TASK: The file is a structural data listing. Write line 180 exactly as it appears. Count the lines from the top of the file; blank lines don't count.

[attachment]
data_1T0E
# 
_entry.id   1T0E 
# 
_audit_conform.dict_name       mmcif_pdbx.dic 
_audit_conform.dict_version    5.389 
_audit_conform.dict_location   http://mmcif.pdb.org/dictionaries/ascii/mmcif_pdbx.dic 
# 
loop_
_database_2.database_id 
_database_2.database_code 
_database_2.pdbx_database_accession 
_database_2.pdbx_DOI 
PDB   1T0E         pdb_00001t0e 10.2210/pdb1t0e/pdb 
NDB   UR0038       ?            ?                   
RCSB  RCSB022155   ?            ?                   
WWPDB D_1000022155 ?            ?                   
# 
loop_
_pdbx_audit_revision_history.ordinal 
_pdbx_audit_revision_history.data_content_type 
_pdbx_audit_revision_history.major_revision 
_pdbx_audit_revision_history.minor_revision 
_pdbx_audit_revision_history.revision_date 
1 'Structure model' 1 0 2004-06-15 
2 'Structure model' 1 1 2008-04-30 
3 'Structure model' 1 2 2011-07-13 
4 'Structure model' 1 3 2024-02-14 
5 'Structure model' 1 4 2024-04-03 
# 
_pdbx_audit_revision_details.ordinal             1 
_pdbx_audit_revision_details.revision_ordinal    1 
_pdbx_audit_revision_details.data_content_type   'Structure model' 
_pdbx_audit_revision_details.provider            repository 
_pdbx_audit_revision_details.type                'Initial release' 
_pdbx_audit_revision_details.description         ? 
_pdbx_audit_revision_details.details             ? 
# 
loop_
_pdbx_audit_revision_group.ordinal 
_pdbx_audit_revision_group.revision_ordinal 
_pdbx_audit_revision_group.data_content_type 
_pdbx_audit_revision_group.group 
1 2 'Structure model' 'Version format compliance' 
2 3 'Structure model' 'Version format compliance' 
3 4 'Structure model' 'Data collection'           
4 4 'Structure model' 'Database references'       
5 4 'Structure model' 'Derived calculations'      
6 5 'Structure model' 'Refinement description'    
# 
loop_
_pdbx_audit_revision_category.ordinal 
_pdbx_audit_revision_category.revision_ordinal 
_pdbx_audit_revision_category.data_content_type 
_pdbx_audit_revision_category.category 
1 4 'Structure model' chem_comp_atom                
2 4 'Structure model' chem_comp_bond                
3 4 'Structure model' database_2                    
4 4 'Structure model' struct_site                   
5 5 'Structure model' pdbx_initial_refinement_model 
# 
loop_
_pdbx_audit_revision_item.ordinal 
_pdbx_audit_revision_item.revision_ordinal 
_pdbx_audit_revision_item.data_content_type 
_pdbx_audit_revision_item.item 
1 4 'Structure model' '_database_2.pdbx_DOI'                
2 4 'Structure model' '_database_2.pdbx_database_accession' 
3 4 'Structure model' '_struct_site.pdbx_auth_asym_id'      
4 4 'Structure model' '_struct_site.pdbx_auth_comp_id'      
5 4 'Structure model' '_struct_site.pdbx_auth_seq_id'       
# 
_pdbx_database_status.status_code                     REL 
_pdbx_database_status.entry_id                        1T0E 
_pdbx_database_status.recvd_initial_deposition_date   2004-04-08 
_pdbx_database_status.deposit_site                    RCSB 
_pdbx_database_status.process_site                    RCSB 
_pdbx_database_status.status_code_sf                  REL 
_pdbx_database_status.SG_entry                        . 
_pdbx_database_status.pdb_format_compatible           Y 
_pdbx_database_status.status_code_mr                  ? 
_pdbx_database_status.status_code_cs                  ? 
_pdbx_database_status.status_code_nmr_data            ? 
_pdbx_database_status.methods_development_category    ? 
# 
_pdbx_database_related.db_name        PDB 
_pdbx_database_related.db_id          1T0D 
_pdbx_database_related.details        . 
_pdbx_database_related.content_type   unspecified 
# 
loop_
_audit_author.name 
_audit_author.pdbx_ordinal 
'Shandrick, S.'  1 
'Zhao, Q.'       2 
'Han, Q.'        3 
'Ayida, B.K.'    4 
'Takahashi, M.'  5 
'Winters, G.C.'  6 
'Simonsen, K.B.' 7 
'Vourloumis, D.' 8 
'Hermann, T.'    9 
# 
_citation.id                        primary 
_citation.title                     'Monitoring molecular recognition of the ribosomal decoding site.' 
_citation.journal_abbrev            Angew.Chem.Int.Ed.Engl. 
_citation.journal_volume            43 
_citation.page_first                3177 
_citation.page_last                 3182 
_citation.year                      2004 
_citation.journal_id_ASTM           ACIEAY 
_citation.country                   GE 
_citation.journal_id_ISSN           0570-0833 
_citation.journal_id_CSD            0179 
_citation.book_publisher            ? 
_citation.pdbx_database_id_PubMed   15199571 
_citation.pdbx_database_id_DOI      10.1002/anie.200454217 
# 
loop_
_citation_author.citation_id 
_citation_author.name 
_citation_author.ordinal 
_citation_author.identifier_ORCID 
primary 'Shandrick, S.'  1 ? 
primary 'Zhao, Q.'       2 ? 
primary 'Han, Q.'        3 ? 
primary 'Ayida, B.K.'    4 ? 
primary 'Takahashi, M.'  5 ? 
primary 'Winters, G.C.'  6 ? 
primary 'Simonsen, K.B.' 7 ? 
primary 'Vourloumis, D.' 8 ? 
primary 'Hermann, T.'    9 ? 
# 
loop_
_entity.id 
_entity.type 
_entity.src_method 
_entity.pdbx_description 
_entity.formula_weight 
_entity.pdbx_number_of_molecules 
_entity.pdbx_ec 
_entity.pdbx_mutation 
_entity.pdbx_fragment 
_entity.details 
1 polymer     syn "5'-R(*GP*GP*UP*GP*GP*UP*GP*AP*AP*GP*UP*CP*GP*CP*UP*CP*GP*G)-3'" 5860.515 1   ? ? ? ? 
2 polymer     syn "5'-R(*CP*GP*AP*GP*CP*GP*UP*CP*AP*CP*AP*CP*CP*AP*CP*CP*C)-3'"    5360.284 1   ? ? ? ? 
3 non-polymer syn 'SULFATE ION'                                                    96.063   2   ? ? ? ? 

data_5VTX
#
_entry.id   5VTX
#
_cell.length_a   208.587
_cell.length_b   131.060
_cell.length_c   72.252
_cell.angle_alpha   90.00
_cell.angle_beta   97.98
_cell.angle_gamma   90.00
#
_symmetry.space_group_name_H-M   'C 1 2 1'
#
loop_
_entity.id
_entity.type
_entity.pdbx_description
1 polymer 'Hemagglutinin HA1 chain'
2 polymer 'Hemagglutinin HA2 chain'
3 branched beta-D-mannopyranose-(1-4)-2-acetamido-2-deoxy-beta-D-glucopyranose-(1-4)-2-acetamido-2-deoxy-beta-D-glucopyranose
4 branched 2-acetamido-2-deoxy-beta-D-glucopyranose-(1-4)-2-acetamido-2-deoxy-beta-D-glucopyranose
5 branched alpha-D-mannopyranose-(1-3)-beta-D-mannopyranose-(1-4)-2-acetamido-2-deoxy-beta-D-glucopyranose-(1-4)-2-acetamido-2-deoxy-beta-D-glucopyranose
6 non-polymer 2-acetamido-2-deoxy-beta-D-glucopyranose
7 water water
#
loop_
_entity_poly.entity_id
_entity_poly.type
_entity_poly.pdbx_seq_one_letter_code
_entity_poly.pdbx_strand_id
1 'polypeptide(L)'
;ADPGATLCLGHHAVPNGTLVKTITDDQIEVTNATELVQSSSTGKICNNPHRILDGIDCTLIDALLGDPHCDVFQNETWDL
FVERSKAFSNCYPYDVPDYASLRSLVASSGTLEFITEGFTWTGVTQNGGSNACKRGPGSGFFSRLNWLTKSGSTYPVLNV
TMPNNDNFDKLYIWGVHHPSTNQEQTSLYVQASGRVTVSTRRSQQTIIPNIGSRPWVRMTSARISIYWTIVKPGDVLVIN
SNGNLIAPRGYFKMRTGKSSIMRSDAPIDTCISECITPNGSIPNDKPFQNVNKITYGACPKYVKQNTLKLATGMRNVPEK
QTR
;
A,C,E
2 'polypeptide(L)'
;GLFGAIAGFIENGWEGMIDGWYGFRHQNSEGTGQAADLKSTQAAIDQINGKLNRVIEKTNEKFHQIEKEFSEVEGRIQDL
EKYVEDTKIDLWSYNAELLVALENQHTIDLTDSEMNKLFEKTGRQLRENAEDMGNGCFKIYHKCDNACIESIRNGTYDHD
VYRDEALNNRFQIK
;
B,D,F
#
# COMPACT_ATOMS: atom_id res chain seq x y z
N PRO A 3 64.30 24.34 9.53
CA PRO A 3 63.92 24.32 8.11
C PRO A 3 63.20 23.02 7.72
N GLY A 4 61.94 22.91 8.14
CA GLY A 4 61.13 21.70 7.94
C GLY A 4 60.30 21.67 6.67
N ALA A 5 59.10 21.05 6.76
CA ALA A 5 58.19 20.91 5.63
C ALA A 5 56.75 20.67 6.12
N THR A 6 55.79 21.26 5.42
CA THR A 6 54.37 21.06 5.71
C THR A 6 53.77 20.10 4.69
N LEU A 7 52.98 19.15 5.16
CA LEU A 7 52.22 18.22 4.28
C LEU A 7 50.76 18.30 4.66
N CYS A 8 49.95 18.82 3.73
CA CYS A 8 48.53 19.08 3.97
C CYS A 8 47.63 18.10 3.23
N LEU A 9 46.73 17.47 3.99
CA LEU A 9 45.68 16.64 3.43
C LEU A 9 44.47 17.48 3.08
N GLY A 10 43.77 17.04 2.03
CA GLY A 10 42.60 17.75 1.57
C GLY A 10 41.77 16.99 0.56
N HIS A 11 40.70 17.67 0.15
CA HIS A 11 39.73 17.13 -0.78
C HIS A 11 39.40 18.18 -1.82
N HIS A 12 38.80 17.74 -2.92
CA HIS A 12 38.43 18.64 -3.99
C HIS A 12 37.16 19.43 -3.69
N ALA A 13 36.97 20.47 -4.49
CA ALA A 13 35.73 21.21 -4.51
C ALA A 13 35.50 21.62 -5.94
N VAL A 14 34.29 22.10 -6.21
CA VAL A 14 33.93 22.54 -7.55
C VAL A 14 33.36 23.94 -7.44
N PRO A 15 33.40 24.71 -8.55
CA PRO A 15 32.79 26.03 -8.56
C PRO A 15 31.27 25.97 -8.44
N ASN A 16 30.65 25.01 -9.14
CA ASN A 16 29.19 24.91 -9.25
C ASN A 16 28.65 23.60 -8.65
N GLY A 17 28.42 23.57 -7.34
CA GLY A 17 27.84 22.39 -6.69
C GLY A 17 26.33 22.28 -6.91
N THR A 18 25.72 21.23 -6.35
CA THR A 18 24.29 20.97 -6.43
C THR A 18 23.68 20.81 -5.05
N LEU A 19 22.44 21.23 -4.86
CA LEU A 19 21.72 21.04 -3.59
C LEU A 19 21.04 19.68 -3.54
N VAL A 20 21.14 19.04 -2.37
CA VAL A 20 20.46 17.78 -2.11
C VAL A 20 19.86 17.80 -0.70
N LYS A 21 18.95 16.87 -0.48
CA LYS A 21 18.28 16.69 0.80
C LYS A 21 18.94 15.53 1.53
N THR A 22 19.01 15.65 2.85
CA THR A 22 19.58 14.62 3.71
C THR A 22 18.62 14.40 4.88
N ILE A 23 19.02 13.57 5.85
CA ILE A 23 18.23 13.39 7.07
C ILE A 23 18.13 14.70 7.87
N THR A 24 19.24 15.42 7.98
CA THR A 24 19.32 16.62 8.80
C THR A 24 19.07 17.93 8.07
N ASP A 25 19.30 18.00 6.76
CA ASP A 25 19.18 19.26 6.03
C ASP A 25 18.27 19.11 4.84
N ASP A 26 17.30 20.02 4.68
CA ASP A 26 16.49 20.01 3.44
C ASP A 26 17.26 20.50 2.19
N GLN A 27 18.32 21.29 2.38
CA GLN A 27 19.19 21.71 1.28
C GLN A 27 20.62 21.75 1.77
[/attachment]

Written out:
FVERSKAFSNCYPYDVPDYASLRSLVASSGTLEFITEGFTWTGVTQNGGSNACKRGPGSGFFSRLNWLTKSGSTYPVLNV